The relative humidity in the Albertine graben is higher during rain seasons with maximum levels prevalent in May. The lowest humidity levels occur in dry seasons with minimum levels occurring in December and January. The average monthly humidity is between 60% and 80%. The relative humidity recorded at Wadelai at 0600 hrs ranges between 70% in February and 88% in August while the record at 1200 hrs ranged between 35% from January to February and 55% from August to September. The average humidity recorded at 0600 hrs for Butiaba ranged between 67% in January and 80% in August while at 1200 hrs, the humidity records ranged between 66% in January and 71% in October. At Kasese, the average humidity recorded at 0600 hrs ranged between 79% in January and February and 85% from April to July, while records at 1200 hrs ranged between 49% in July and 61% in November. Relative humidity records for Moyo and the areas in the extreme south-west of the graben in Rukungiri and Kanungu are not available. It can be concluded therefore , that variation in relative humidity is generally moderate, except for Wadelai where both low and high relative humidity figures have been recorded (35% and 88% respectively).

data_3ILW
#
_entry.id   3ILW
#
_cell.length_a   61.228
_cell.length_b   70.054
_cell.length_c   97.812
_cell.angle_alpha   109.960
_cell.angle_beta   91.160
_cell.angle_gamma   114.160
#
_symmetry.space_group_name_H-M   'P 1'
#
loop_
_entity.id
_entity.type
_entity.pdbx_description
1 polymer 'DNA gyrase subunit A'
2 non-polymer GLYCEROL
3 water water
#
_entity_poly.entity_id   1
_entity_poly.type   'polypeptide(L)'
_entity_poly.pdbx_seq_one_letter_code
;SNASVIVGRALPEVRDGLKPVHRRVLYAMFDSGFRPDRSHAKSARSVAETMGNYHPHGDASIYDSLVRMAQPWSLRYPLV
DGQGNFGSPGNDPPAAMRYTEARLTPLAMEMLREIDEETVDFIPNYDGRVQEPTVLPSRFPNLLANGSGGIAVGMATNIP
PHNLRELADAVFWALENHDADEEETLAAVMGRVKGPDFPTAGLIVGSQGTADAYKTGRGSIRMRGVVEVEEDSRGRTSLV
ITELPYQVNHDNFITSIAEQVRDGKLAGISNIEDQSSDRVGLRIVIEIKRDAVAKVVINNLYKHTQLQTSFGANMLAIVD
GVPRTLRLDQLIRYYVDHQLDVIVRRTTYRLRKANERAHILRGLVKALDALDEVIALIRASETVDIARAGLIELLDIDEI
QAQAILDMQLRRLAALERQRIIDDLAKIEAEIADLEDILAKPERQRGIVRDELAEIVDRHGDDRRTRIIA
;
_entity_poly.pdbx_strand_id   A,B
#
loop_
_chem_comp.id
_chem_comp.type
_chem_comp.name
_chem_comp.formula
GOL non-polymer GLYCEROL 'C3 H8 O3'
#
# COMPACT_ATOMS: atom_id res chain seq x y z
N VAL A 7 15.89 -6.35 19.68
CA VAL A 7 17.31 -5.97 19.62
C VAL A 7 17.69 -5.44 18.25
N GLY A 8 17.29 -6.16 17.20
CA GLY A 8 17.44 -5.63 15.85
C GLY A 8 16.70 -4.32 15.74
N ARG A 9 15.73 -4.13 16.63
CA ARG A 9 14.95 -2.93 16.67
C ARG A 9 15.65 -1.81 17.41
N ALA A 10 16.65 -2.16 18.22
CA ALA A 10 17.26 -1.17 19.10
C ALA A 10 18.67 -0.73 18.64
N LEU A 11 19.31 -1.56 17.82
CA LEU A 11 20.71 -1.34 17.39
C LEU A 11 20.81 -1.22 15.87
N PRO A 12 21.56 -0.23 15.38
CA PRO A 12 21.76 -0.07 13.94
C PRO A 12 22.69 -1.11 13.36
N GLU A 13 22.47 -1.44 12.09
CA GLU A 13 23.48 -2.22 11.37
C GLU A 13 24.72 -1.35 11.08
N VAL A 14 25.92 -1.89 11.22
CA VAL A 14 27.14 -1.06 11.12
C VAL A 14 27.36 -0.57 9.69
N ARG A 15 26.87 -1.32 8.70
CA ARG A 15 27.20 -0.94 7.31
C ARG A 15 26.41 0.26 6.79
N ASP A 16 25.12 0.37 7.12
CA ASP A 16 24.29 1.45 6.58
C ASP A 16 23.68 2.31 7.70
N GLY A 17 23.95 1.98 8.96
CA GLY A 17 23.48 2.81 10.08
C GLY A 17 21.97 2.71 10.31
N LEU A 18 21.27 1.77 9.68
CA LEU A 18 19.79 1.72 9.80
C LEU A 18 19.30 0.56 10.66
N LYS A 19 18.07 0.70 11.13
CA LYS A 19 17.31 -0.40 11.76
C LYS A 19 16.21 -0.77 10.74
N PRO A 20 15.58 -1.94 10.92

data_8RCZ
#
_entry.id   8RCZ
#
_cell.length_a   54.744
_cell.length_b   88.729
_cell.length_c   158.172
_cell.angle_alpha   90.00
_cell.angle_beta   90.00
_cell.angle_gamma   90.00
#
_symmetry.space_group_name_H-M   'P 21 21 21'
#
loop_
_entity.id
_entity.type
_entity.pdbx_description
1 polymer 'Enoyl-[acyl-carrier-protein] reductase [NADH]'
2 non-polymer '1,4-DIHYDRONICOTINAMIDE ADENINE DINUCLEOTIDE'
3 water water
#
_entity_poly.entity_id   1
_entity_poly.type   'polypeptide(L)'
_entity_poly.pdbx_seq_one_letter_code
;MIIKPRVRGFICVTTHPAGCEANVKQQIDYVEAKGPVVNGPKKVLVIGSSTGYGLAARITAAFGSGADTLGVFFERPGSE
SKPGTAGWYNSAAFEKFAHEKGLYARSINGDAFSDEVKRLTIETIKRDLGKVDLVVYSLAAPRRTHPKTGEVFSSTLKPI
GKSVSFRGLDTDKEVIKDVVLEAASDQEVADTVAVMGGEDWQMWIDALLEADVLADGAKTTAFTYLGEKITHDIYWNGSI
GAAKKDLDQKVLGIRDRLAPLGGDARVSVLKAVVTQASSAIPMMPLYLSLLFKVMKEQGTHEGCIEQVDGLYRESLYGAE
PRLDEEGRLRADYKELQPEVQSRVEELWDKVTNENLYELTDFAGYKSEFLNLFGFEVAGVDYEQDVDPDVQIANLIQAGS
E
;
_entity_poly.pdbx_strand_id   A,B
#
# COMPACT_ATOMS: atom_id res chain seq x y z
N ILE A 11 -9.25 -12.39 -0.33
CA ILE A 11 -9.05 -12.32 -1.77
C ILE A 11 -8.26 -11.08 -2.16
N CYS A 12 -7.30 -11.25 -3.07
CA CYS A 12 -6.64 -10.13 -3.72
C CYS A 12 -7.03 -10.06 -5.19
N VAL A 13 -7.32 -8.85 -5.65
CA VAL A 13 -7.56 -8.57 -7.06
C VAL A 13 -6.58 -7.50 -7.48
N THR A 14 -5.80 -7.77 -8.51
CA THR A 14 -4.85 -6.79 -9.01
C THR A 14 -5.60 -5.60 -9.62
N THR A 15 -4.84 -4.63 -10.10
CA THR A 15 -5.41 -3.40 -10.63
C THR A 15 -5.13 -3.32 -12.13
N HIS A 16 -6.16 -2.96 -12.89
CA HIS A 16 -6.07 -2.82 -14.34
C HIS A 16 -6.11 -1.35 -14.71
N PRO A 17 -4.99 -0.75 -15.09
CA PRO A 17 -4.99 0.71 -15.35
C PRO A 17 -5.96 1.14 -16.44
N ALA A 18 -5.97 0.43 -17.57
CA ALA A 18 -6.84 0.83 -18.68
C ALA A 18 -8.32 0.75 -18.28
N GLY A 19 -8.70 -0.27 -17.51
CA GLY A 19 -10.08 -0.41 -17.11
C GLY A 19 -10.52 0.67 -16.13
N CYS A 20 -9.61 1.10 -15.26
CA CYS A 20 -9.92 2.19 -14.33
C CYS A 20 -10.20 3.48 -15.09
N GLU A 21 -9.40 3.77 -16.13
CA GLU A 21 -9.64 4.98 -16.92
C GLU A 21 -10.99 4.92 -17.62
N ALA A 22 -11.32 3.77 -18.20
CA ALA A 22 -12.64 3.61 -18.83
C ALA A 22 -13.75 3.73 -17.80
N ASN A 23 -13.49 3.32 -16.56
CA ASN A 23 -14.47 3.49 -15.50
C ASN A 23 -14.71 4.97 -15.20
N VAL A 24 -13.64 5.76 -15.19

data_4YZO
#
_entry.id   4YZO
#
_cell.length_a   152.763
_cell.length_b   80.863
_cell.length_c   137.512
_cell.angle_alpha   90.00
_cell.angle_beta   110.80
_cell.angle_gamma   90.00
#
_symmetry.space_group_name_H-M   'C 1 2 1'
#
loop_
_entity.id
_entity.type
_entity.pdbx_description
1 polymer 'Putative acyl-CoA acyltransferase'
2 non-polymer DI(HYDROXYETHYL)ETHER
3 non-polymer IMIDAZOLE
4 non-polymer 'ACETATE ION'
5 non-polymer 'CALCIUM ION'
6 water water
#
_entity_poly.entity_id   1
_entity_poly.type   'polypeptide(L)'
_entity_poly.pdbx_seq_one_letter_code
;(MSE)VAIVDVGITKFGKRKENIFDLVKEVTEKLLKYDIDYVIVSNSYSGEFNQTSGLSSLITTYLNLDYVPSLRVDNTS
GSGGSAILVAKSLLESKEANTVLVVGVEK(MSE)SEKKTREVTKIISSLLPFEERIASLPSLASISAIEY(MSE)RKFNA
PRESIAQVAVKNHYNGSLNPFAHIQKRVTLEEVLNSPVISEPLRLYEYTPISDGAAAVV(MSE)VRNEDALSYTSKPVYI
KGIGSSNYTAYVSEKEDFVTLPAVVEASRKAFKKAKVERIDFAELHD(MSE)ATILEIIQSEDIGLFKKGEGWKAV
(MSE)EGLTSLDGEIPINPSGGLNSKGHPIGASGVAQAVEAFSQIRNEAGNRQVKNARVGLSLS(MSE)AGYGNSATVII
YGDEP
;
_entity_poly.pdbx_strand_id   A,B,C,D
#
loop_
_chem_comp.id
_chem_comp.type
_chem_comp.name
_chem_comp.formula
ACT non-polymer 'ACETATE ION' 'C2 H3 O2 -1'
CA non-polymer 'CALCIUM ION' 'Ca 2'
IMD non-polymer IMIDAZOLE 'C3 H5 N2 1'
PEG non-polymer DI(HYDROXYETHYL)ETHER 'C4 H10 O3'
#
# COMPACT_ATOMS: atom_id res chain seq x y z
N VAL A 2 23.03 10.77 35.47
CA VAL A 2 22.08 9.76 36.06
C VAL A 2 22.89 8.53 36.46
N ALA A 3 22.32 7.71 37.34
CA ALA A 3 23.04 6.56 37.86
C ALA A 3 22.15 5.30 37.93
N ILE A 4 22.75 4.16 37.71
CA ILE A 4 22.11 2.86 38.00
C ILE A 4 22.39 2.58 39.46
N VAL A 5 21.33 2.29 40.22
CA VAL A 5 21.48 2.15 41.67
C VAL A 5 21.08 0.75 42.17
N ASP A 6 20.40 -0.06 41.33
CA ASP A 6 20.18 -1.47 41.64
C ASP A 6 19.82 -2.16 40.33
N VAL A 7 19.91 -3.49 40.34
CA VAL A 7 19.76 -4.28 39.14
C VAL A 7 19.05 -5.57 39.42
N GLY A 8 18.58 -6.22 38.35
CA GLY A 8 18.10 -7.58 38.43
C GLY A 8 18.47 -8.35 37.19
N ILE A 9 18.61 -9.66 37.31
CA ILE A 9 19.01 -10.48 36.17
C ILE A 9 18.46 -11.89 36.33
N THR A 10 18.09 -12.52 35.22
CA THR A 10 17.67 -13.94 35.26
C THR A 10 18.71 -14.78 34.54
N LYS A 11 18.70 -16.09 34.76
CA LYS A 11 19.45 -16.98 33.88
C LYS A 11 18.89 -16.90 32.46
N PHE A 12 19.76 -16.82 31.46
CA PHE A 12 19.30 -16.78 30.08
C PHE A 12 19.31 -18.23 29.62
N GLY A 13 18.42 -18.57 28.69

Wind speed and direction records indicate a high incidence of strong winds especially in the Rift Valley. The prevailing winds commonly blow along the valley floor in a north-east to south-west direction or vice versa. Winds also blow across the Rift Valley in an east to west direction. On the escarpment and mountain slopes, prevailing wind-blow is largely multi-directional. The long-term wind speed records from the East African Meteorological Department (1975) indicate average annual wind speeds of 4 knots and 6 knots at 0600 hours and 1200 hours, respectively, for Butiaba; 3 knots and 5 knots, respectively, for Hoima and; 2 knots and 6 knots, respectively, for Kasese. The wind speed values indicated, therefore, represent conditions of moderate to strong or turbulent conditions. The average number of calms experienced in the area, are indicated to be experienced for 41days at 0600 hours, and 14 days at 1200 hours, respectively, at Butiaba; 99 days and 27 days, respectively, for Hoima; 181 days and 44 days, respectively, for Kasese; and 99 days and 27 days, respectively, for Masindi. The general conclusion from these climatic figures is that for most of the year, the area experiences moderate to strong and gusty winds, increasing in the afternoon. Both wind speed and direction have important implications on oil exploration and production activities particularly the dispersion potential for oil pollutants.